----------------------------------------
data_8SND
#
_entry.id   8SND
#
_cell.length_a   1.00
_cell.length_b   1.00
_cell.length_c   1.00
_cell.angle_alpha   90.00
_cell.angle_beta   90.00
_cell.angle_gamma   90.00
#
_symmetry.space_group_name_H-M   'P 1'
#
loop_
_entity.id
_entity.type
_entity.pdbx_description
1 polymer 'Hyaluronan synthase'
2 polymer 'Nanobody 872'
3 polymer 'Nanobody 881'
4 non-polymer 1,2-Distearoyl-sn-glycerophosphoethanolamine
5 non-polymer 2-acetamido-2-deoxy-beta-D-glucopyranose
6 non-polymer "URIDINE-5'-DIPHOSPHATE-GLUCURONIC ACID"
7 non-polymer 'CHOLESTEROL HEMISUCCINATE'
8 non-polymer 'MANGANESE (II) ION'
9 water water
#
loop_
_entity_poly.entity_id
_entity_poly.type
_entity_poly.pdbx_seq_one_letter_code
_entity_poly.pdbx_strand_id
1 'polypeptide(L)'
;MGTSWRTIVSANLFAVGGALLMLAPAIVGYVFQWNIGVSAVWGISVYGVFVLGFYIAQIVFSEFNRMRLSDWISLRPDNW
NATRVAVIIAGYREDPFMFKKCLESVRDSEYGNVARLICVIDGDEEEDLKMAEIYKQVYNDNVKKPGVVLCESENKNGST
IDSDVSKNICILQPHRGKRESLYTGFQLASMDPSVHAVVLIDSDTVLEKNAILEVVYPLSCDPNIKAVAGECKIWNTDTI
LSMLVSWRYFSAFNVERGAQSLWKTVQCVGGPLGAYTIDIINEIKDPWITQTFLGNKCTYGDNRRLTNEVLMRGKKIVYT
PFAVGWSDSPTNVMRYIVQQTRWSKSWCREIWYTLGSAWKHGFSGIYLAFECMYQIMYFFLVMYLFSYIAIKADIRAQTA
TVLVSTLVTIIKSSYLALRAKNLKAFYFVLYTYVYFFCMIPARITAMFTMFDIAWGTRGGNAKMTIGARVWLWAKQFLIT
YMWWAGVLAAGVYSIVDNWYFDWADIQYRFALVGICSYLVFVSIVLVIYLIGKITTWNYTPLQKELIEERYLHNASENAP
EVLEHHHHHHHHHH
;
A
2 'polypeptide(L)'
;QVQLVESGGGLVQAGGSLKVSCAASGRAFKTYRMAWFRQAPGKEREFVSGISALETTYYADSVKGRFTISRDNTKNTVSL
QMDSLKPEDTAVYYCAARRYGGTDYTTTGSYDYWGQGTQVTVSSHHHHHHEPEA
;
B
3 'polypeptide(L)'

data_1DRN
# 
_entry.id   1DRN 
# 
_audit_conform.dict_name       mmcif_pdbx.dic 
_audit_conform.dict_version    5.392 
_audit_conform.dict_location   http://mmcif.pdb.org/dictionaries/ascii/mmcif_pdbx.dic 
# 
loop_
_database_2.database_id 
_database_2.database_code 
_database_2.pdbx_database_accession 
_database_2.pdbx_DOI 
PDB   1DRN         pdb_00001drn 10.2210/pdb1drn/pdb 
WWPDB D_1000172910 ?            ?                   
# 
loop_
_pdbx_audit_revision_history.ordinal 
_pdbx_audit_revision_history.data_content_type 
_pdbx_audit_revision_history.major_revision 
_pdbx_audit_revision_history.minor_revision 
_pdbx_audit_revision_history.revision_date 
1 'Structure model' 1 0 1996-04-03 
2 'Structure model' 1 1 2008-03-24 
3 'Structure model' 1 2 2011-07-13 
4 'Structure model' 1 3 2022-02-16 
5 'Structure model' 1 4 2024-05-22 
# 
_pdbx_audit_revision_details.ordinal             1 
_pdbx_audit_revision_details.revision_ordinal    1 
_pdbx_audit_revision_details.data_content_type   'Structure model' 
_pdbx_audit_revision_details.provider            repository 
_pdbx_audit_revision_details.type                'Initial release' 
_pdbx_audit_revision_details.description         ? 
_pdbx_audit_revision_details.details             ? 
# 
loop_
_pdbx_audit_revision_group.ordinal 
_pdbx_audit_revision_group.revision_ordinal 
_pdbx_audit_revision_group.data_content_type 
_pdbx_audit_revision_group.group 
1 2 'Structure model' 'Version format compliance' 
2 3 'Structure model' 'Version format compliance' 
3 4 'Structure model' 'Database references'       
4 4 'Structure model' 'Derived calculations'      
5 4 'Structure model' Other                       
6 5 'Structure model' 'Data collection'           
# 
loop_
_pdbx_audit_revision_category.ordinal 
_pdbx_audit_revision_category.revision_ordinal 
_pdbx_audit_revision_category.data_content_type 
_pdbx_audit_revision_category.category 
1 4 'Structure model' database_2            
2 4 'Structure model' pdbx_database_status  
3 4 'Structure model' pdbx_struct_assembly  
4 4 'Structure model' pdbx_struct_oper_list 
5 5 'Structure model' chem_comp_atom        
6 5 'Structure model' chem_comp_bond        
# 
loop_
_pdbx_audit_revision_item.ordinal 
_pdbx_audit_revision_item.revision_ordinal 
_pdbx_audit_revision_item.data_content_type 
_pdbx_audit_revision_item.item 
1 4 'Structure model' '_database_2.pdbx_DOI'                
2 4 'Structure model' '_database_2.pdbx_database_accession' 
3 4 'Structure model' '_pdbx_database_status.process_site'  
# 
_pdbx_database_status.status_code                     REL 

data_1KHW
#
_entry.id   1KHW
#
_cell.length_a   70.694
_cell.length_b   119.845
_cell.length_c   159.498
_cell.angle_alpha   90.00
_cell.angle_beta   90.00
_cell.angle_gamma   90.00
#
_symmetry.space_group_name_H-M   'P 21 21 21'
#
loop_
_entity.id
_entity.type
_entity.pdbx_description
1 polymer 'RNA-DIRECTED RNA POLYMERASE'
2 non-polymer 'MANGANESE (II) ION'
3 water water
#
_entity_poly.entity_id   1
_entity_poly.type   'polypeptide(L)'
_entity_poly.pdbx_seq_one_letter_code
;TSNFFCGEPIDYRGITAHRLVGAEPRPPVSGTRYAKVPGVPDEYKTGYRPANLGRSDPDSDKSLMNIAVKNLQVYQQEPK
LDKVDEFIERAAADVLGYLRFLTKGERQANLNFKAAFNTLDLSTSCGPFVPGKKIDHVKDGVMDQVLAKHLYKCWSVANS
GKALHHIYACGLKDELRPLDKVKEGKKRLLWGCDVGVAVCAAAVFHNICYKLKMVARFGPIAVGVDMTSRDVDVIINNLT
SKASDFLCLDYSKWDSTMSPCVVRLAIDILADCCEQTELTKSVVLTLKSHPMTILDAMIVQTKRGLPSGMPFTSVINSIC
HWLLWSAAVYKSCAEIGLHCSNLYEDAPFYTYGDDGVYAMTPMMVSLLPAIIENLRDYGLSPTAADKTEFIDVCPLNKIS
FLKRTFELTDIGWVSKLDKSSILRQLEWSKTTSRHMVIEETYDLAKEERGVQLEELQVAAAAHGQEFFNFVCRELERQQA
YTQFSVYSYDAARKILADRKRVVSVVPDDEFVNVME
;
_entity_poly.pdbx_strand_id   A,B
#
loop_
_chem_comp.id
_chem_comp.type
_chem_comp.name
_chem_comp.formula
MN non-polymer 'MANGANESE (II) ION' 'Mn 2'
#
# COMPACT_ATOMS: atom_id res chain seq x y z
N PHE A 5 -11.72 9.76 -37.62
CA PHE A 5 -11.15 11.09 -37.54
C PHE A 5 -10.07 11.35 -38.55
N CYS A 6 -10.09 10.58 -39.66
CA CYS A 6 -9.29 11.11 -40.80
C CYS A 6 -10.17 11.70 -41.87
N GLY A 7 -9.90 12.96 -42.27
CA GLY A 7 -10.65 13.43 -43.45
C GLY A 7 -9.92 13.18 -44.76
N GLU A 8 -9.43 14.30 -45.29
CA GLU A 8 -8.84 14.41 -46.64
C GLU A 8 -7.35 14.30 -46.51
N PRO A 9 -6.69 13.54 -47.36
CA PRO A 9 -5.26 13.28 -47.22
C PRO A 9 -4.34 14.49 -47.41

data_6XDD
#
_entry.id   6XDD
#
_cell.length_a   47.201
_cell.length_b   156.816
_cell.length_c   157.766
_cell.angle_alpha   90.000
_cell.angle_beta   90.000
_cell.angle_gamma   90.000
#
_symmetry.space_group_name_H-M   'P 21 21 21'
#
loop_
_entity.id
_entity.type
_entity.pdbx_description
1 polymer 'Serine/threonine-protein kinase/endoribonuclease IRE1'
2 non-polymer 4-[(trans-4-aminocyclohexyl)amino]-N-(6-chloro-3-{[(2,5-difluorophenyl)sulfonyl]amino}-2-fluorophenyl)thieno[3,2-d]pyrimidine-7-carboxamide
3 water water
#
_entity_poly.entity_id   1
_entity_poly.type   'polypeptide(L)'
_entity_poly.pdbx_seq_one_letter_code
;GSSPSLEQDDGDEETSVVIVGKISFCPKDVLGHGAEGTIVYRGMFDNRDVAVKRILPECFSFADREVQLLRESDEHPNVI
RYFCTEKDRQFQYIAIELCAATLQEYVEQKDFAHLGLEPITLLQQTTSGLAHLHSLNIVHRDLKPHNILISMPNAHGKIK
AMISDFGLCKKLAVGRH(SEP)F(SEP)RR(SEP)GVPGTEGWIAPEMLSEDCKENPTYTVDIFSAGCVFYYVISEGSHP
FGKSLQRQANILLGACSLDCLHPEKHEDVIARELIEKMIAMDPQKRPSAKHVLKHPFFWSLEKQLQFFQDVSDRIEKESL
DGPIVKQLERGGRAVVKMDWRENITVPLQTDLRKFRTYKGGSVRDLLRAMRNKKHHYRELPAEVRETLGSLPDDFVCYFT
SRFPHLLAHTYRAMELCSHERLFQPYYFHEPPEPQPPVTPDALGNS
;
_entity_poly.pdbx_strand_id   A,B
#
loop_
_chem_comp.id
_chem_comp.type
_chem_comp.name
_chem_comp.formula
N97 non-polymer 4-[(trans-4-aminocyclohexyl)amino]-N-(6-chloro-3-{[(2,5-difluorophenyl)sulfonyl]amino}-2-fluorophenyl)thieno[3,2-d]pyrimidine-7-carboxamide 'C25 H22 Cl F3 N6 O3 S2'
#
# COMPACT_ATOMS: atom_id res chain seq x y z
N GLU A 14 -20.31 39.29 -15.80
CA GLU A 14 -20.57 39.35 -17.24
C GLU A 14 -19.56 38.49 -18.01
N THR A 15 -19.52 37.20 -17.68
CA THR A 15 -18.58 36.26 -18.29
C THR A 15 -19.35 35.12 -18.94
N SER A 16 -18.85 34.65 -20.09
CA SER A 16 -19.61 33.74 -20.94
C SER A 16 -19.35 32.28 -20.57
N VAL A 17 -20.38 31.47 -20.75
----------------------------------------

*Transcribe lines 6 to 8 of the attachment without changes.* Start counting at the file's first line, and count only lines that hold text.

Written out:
_cell.length_b   1.00
_cell.length_c   1.00
_cell.angle_alpha   90.00